The silly war on vulture funds

By Felix Salmon
May 7, 2009

I was on The World Today this morning, talking about vulture funds:

The bill they’re talking about is this one, which is very similar to the Stop Vulture Funds Act being pushed by Maxine Waters in the US. Essentially it says that if you lend money to a country you have the right to get your money back — but if you then sell that loan to someone else after it has gone into default, the person you sold it to does not have the right to be repaid in full, and instead can only be awarded the amount they originally paid for the debt, plus a small set interest rate.

In other words, the single greatest innovation in the history of debt capital markets — the idea that obligations can be traded, rather than just being held to maturity or litigated upon default — is destroyed at a stroke.

What’s more, the problem these bills are trying to solve is absolutely minuscule. Not only are vulture funds settling their debts for three cents on the dollar, but they more generally have had a very hard time indeed successfully collecting on court judgments around the world. That’s why litigation is a last resort for vultures: anybody who thinks that they buy up this debt with the intention of litigating for repayment in full simply doesn’t understand the business model.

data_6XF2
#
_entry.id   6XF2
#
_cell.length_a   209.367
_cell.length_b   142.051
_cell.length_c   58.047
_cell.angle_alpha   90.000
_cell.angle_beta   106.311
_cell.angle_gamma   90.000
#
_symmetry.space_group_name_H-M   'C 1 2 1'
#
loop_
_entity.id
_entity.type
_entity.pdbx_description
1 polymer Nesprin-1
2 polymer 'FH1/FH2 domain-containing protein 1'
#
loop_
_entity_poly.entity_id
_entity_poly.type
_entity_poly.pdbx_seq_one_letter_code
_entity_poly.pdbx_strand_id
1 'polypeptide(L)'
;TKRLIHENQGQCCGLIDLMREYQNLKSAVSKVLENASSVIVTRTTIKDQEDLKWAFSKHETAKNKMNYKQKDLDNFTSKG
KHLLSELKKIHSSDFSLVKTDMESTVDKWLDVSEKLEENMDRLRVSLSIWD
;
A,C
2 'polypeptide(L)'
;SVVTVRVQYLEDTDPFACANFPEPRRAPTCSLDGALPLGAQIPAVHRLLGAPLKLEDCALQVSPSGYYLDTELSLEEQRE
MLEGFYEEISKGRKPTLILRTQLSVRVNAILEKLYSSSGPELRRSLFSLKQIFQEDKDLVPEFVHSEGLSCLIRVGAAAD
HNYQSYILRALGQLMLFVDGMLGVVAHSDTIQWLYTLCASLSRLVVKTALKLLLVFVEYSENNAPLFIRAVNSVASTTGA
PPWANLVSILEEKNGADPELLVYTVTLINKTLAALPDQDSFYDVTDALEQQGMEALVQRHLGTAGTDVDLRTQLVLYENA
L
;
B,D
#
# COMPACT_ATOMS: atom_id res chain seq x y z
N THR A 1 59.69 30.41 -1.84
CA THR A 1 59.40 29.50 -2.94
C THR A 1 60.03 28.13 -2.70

The good news, however, is that neither the UK nor the US bill has any chance of making it into law: the governments in both countries, for all that they’re nominally left-wing, would never support either piece of legislation. This is basically theatre on the part of lawmakers, not a serious and thought-through attempt to rewrite the international financial architecture. If it were, maybe the lawmakers in question might have asked developing countries what they thought of this legislation. And they might well have been surprised at the answer, which is that countries want no part of any act which might hinder their access to capital or their equal-player status on the world stage.

Anti-vulture-fund legislation like this is paternalism of the worst kind: it might be well intentioned, but at heart it’s a bunch of ill-informed northerners telling impoverished southerners what’s good for them. If and when vulture funds ever become a real problem — which I doubt will ever happen — then I fully expect to see the afflicted countries coming up with their own suggested solutions. In the meantime, let’s not exacerbate the plight of those countries by cutting off whatever access to international capital that they currently enjoy.

Update: Sandrew has a very good comment.

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